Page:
Rediscovering Dumarest of Terra is a delight beyond belief. This kick-off novel of a series of more than 20 novels, a legend in itself by a legendary author, was written in the mid-1950's, but (except for tape recording medium and lack of handheld communicators and worm holes) reads as if written last year.
Dumarest is my favorite character -- he is one searingly Hot Romantic Lead character. I had no idea how hot when I read this as a kid.
On the other hand, there are no overt sex scenes -- it's all implicit not explicit, and not even a "go to black" -- but if you have any imagination at all, this guy ROCKS.
This was my first Rish Outfield recording -- I have the second and third Dumarest of Terra novels which Rish Outfield also read, and I'm looking forward to them.
There's a spooky, paranormal/supernatural scene toward the end. Well, maybe it is and maybe it isn't, which is what's spooky, but the Winds of Gath blow and strange things are experienced -- judge for yourself. That's what I like best in a novel -- not pat answers but intriguing questions. Since there are more than 20 novels in this series, you'll get a better idea later on.
I also loved the Mystery element of "what is in that coffin, anyway?"
Even if you've read these books in text, the Audible recording is worth the time and money because it just brings the material to life with an excellent reader who understands the story.
I was particularly surprised by how many elements in this novel I had totally forgotten were Tubb inventions -- and having forgotten, I re-created some very similar elements in my own Sime~Gen Series novels (most of which are on Audible with more coming.) I would be delighted if Rish Outfield read a few of the Sime~Gen novels.
The very best thing about this compendium is Colin Hussey's rendition of "Alex Kilgour." Alex is the character in the Sten Series novels who loves to tell jokes (with horrible puns).during the intervals of military maneuvers where one must wait -- and wait.
In the novels, Kilgour's Scottish accent is rendered with altered spelling which makes perfect sense after you blink a couple times. Colin Hussey reads these jokes in an easy, natural and completely intelligible Scottish Accent and narrates in plain American English, making the whole thing very pleasant listening.
What I liked about this Joke Book is that it is really (REALLY) funny. But having read the Sten Series novels recently, I appreciated the insights into all the options involved in choosing to integrate jokes into an action-series. There are jokes in here that did make it into print -- and some that had to be cut -- and some that were considered, but not used.
The book as a whole is extraordinarily instructive for a writer.
This volume is not so much "a story" as excerpts and out-takes from the Sten Series novels. Each joke is framed in a way that it isn't necessary to have read the novels, so this volume works as a stand-alone.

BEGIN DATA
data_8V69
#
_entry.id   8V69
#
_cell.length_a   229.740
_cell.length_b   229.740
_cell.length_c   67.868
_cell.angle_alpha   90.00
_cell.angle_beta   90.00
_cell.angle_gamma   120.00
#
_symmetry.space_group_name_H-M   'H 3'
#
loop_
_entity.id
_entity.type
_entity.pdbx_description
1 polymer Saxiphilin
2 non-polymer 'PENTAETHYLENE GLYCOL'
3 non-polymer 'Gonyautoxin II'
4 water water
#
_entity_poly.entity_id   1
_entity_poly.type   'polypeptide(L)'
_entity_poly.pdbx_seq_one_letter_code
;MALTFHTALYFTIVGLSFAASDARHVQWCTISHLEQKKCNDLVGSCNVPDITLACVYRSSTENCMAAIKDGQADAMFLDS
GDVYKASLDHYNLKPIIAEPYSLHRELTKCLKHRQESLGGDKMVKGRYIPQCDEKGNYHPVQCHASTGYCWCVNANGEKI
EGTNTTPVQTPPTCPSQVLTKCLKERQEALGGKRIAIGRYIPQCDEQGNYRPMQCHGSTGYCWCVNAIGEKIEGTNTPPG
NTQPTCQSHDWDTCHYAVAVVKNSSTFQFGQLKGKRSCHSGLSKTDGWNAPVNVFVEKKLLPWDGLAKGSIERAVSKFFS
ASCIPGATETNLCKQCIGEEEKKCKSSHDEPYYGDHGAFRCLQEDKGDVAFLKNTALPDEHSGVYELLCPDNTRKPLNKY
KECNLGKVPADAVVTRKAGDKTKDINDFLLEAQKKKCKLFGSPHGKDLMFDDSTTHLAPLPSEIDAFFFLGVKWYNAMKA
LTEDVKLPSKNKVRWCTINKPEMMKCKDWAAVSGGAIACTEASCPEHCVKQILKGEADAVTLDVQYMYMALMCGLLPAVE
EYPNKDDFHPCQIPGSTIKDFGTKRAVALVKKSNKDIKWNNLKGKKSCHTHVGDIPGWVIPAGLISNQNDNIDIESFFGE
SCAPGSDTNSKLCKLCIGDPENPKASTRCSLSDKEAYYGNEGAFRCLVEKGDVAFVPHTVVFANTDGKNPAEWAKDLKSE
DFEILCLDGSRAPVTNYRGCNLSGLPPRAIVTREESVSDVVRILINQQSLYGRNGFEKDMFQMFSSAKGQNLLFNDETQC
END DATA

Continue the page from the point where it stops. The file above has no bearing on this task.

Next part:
The joke about "The Spotted Snakes." I think the Spotted Snakes joke is so popular because there's a lot of teasing about it in the novels.
If you think the Sidekick isn't a Hero, just wait until you meet Alex Kilgour.
Alex Kilgour is a fictional character -- but based on a real person, who is discussed in the narrative part of this book.
The choice of narrator is perfect. She adds depth and drama to the tale.
This is a very short story, but belongs with Allan Cole's Timura Trilogy as an exploration of alternative myth and legend. This is Arthurian Legend at its best.
I don't decipher British accents very well, but Rosalind Ashford speaks all the parts and regional British accents in a way the Americanized ear can decipher. She also has a very pleasant voice, easy to listen to.
Maybe Merlin knew this, but King Arthur didn't.
Allan Cole is a terrific writer, adroit in many genres. He understands myth and legend deeply enough to create with it, making it seem effortless.
I truly enjoyed the way Roy Wells has the perfect accent for a Philly cop. This autobiographical book is told in first person. The Cop of the title has passed away, but Wells makes him live again.
The most memorable impression was of the casual, offhand manner in which Tom Grubb accepted promotions.
Roy Wells creates the character who is telling you the story of his career as a Cop in Philadelphia by accent and cadence of speech that just captures the era.
Always reluctant to set it aside, I was always eager to pick it up again. There is always the "what will happen next" question burbling through it all.
I reviewed this on Amazon on the e-book page, too, with more extensive remarks.
I very likely will listen to Toyman again because it is a classic. It's ostensibly just a simple action/adventure space traveler story -- and an old one with some antique ideas of how tech will develop -- but it is not SIMPLE or simplistic. It's a rich, deep, commentary on today's hottest headlines, filled with exciting ideas.